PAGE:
Title

Second Shift Transference

Lead Author Major

Visual Arts

Format

Event

Faculty Mentor Name

Merrill Schleier

Faculty Mentor Department

Visual Arts

Abstract/Artist Statement

This series of color, digital photographs of still life objects is a narrative that expresses the historical and current connection that women have with the kitchen. For centuries, women have assumed and often struggled with their domestic roles as homemakers and primary nurturers. My intent with these photographs is not to convey these responsibilities as a burden, but to simply recognize their underlying presence as women go about their lives. I want this series to express the many sides of the inherited connection women have with household duties, and the various roles outside the home, including mother, student, and worker. The book Mechanical Brides by Ellen Lupton was the inspiration for this body of work. She cites the research of Arlie Hochschild who showed that working, “women still were doing most of the housework, a burden assumed during the ‘second shift’ following a day of paid labor” (Lupton 18). Hochschild’s findings resonated with me because I have struggled with my own “second shift” since my son was born.I also took formal inspiration from artist John Fredrick Peto, whose paintings included subject matter such as cryptic papers, broken items, and personal objects, which are both symbolic and autobiographical. In accord with Peto, I want my photographs to tell a story. To convey my struggle with balancing the different roles that I play as a woman, I deliberately place items such as broken eggs and smashed potatoes into my composition to create a sense of tension.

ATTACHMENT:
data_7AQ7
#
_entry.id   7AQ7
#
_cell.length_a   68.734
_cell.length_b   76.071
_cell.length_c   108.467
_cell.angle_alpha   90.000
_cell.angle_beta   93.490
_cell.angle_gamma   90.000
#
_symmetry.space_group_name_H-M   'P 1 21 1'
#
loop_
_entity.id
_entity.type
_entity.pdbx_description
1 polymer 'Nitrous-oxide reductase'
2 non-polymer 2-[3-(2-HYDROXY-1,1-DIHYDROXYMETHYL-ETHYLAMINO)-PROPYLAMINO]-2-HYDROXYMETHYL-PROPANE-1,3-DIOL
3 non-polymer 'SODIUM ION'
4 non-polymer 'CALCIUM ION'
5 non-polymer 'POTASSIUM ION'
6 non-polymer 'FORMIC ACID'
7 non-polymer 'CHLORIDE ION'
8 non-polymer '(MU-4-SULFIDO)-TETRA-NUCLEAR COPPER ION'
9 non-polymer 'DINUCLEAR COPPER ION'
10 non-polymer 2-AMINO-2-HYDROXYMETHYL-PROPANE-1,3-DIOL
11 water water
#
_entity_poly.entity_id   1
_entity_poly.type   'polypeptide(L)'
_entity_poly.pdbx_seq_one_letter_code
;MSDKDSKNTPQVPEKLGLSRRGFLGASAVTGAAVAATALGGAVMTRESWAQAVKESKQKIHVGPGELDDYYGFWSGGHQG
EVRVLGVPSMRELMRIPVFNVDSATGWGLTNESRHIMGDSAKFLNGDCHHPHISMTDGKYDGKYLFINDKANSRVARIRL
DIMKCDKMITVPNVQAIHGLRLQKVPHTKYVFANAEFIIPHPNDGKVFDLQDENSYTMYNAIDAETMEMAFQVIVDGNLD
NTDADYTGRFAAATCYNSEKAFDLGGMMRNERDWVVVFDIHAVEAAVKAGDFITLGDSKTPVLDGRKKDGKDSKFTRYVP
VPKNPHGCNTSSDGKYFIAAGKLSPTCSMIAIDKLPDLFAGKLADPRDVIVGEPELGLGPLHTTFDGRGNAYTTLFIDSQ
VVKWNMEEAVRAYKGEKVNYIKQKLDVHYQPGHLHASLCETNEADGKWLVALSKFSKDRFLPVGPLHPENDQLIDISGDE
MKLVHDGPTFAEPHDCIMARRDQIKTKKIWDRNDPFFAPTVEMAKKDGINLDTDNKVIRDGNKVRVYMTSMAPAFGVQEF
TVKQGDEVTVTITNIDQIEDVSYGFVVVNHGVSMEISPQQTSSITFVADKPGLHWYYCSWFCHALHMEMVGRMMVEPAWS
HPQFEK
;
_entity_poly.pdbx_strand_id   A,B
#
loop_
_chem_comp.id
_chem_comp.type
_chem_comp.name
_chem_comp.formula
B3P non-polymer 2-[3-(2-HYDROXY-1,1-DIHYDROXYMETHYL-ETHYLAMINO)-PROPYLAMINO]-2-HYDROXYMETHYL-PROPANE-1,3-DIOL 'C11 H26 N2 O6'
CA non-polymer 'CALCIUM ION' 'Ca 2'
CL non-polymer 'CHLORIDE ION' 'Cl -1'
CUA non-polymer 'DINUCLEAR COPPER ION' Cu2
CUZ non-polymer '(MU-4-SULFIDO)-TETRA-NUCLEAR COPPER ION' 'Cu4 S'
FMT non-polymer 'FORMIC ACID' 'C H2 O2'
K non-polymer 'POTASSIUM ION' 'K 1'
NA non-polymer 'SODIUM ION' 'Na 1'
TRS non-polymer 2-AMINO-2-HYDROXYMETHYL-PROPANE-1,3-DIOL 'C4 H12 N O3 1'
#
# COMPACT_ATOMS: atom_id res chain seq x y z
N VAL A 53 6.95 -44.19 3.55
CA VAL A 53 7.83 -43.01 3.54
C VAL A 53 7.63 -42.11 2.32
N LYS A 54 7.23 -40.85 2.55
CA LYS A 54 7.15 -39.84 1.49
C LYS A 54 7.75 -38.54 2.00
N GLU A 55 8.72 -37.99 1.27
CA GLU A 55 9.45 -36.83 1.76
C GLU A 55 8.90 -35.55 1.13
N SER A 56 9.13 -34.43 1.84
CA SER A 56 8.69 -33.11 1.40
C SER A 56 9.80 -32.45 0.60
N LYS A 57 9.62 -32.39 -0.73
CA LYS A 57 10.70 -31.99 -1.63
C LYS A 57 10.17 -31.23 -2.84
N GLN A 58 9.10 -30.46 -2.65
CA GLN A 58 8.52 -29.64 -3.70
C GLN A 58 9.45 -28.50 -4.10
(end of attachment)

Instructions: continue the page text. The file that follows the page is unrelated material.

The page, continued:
Location

Reynolds Art Gallery

Start Date

21-4-2011 6:00 PM

End Date

21-4-2011 9:00 PM

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Apr 21st, 6:00 PM Apr 21st, 9:00 PM

Second Shift Transference

Reynolds Art Gallery

This series of color, digital photographs of still life objects is a narrative that expresses the historical and current connection that women have with the kitchen. For centuries, women have assumed and often struggled with their domestic roles as homemakers and primary nurturers. My intent with these photographs is not to convey these responsibilities as a burden, but to simply recognize their underlying presence as women go about their lives. I want this series to express the many sides of the inherited connection women have with household duties, and the various roles outside the home, including mother, student, and worker. The book Mechanical Brides by Ellen Lupton was the inspiration for this body of work. She cites the research of Arlie Hochschild who showed that working, “women still were doing most of the housework, a burden assumed during the ‘second shift’ following a day of paid labor” (Lupton 18). Hochschild’s findings resonated with me because I have struggled with my own “second shift” since my son was born.I also took formal inspiration from artist John Fredrick Peto, whose paintings included subject matter such as cryptic papers, broken items, and personal objects, which are both symbolic and autobiographical. In accord with Peto, I want my photographs to tell a story. To convey my struggle with balancing the different roles that I play as a woman, I deliberately place items such as broken eggs and smashed potatoes into my composition to create a sense of tension.